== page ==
|100 rpm ||31 ||32 ||44 ||33 ||30 || 49 ||35 ||35 ||49 |
| 6 rpm ||6 ||7 ||11 ||9 ||7 || 12 ||9 ||9 ||12 |
| 3 rpm ||5 ||6 ||9 ||7 ||6 || 10 ||7 ||7 ||10 |
|TABLE 3 |
|16 lb/gal Synthetic Invert Emulsion Based |
|Drilling Fluid - 325° F. |
|85/15 Oil-to-Water Ratio with 250,000 ppm |
|CaCl2 Water Phase Salinity |
|Sample ||8 ||9 |
|Synthetic Drilling Fluid Base, bbl ||0.511 ||0.514 |
|Freshwater, bbl ||0.048 ||0.047 |
|11.6 lb/gal Calcium chloride brine, bbl ||0.059 ||0.058 |
|BDF 333 ™ blend, lb ||4 ||— |
|BDF 333 ™ calcium soap A, lb ||— ||5.47 |
|Lime, lb ||1.2 ||— |
|ADAPTA ® HP additive, lb ||3.5 ||3.5 |
|LE SUPERMUL ® additive, lb ||9 ||9 |
|BAROID ® weighting agent, lb ||411 ||411 |
|Rev Dust, lb ||40 ||40 |
|BARACARB ™ 25 additive, lb ||10 ||10 |
|OMC ™ 42 additive, lb ||0.5 ||0.5 |
|All fluids were sheared on a Silverson L4RT for |
|15 minutes at 8000 rpm* and hot rolled |
|at 150° F. for 4 hours. |
|Hot Rolled @ 325° F., hours ||— ||64 ||— ||64 |
|Samples were stirred 15 minutes |
|on a Multimixer before testing |
|Plastic viscosity @ 150° F., cP ||50 ||59 ||48 ||60 |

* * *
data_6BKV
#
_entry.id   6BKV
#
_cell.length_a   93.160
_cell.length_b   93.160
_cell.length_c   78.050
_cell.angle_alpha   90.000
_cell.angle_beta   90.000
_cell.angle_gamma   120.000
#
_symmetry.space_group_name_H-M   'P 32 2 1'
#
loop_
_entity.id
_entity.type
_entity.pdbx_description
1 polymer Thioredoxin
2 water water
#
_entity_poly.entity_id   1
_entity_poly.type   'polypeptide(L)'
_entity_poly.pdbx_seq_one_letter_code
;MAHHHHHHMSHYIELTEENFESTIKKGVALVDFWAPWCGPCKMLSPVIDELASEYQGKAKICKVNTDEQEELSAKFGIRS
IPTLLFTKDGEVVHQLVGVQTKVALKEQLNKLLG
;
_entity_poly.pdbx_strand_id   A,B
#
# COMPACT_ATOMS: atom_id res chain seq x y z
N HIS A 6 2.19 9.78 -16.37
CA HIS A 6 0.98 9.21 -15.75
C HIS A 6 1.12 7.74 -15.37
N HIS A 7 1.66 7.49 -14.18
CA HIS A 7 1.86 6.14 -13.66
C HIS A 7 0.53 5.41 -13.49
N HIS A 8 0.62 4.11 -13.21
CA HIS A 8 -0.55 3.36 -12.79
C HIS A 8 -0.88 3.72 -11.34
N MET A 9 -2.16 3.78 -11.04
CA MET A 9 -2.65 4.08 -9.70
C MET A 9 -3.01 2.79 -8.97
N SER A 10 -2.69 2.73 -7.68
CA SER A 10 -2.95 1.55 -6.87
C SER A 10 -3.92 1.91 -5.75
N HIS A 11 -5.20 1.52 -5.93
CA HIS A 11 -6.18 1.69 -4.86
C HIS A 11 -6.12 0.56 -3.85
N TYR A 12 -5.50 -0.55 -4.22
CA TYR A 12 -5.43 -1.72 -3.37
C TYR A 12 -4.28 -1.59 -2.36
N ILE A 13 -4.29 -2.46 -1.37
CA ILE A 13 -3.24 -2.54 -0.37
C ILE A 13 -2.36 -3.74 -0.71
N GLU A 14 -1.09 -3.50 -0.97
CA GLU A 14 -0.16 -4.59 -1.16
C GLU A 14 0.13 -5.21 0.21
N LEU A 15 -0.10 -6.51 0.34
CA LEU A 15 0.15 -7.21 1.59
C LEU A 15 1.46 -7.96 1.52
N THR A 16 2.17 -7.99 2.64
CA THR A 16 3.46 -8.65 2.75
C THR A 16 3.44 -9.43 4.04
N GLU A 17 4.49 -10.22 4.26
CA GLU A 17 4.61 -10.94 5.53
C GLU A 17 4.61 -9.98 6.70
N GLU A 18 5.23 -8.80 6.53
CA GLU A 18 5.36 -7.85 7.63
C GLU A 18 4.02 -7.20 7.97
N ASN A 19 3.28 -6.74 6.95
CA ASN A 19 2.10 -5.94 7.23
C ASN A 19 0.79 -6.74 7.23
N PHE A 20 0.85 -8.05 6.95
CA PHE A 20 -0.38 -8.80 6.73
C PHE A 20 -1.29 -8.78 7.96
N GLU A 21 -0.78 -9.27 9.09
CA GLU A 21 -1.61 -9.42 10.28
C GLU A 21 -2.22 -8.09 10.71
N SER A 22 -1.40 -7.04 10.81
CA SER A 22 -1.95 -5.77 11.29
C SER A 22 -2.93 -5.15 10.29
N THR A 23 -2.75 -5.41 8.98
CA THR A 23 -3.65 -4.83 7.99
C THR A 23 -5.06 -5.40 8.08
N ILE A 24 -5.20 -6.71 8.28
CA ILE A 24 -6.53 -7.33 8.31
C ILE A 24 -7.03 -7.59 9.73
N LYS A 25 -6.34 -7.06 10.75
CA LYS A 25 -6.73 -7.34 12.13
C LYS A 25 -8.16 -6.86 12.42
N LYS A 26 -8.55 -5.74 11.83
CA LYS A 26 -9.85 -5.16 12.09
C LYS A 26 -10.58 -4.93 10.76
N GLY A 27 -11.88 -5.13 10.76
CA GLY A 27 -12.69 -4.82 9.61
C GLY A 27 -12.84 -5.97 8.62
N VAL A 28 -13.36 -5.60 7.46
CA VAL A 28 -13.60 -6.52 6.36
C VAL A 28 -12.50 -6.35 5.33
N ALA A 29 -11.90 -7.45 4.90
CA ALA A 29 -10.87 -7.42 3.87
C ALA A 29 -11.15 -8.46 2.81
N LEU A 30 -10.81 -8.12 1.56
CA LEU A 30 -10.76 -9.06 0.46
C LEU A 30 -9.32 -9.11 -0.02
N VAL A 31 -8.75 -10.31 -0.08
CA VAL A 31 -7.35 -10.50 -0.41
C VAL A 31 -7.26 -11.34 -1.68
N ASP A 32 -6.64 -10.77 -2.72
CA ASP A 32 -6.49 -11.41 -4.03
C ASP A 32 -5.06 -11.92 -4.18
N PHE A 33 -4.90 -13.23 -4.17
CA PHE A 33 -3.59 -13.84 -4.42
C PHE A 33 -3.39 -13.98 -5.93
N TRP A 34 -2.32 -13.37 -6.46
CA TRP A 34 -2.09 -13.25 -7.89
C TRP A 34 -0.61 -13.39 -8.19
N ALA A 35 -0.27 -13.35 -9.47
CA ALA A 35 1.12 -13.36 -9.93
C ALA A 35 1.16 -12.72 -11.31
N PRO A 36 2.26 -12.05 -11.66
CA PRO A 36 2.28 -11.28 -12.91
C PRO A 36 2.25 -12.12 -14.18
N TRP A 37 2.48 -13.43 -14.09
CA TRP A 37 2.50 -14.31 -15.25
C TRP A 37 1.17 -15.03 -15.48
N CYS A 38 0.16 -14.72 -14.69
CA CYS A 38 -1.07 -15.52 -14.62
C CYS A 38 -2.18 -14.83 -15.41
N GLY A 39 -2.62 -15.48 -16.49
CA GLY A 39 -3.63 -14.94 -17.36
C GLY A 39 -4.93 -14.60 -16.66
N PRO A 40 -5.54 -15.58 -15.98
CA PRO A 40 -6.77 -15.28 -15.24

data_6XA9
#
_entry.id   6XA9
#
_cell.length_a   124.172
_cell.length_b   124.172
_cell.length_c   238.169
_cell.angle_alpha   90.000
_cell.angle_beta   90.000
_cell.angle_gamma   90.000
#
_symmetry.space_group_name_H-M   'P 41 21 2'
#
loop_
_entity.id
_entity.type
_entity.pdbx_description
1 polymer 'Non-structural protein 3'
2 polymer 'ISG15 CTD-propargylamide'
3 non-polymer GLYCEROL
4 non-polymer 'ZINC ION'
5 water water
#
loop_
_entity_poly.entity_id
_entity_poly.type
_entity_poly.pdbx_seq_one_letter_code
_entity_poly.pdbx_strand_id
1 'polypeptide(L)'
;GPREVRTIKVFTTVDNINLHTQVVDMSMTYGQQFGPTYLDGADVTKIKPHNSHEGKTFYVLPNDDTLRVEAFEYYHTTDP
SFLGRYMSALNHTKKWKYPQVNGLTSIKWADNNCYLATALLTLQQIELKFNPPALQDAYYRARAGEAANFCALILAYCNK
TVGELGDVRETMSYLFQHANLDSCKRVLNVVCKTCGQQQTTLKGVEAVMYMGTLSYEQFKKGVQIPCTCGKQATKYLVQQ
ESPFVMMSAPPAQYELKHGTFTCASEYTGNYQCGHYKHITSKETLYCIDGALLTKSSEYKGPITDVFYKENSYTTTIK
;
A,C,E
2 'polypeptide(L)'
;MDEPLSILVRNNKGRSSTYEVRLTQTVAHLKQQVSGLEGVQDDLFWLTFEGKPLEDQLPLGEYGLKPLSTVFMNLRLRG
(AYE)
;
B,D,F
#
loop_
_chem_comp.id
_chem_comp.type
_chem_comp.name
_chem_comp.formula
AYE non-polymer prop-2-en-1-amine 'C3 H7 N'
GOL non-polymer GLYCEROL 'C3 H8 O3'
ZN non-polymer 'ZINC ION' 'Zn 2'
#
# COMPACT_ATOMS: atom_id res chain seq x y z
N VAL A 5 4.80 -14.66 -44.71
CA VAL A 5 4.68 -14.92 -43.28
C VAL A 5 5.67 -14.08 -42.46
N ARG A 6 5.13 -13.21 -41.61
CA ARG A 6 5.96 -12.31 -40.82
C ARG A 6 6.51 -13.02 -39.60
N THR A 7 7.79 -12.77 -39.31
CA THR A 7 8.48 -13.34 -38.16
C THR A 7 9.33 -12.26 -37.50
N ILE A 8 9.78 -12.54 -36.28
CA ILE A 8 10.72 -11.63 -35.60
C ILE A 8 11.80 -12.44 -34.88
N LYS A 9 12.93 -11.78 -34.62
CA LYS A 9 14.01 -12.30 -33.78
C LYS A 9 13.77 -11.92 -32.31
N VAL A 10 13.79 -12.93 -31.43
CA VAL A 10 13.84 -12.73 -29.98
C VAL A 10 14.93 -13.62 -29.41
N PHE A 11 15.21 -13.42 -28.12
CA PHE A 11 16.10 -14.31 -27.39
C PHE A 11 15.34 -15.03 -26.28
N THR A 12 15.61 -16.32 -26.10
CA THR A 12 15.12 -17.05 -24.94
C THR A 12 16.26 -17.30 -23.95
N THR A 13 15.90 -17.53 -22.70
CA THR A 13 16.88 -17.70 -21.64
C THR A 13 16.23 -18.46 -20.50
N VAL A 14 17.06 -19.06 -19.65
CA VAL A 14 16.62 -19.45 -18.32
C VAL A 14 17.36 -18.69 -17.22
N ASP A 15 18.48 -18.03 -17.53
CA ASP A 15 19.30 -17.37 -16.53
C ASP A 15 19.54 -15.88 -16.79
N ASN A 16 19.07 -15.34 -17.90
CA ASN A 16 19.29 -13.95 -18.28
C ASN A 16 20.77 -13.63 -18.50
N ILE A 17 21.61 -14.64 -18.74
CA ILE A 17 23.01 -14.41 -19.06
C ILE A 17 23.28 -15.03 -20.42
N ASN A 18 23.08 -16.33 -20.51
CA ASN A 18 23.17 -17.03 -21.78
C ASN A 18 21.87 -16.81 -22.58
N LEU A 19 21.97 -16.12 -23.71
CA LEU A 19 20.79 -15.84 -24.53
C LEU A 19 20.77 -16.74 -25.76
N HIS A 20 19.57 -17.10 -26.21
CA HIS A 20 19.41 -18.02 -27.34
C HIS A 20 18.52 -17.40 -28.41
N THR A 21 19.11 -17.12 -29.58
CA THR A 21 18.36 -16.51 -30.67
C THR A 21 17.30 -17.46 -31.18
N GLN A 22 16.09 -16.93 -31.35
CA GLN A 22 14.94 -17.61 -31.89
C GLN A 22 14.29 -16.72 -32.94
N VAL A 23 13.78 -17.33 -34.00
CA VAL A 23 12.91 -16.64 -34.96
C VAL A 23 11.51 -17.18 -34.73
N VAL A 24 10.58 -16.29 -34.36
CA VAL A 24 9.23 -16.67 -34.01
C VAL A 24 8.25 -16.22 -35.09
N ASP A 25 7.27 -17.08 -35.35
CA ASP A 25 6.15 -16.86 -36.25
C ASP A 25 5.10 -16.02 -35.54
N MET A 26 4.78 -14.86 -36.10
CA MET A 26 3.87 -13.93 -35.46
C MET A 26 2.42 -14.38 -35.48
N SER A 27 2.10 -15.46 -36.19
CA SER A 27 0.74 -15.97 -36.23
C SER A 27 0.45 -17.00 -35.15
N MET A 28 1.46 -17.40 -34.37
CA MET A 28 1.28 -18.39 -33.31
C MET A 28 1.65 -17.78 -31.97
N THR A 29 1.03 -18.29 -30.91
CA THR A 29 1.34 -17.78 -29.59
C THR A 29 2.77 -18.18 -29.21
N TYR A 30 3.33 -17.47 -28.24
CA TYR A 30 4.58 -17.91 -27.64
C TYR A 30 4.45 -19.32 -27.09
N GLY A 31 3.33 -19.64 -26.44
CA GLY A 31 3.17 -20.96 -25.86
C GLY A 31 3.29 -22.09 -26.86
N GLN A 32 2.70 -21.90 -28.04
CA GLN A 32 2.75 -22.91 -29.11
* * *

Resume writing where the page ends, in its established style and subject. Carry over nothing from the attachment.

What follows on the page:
|Yield point, ||16 ||17 ||13 ||19 |
|lb/100 ft2 |
|10 Sec/10 Min gels, lb/100 ft2 ||6/10 ||6/9 ||4/8 ||7/11 |
|Electrical stability @ 150° F., v ||754 ||475 ||614 ||483 |
|HTHP filtrate @ 325° F., ml ||8.8 ||13.6 ||9.6 ||12.8 |
|FANN ® 35 dial readings |
|600 rpm ||116 ||135 ||109 ||139 |
|300 rpm ||66 ||76 ||61 ||79 |
|200 rpm ||48 ||55 ||44 ||58 |
|100 rpm ||29 ||33 ||26 ||35 |
| 6 rpm ||6 ||7 ||5 ||7 |
| 3 rpm ||4 ||5 ||3 ||5 |
|Equivalent Lime-to-BDF-333 Ratio ||0.30 ||0.30 |
|ALCOHOL, % wt by GC/MSD ||— ||5.77 ||— ||1.86 |
The foregoing description of the invention is intended to be a description of preferred embodiments. Various changes in the details of the described fluids and methods of use can be made without departing from the intended scope of this invention as defined by the appended claims.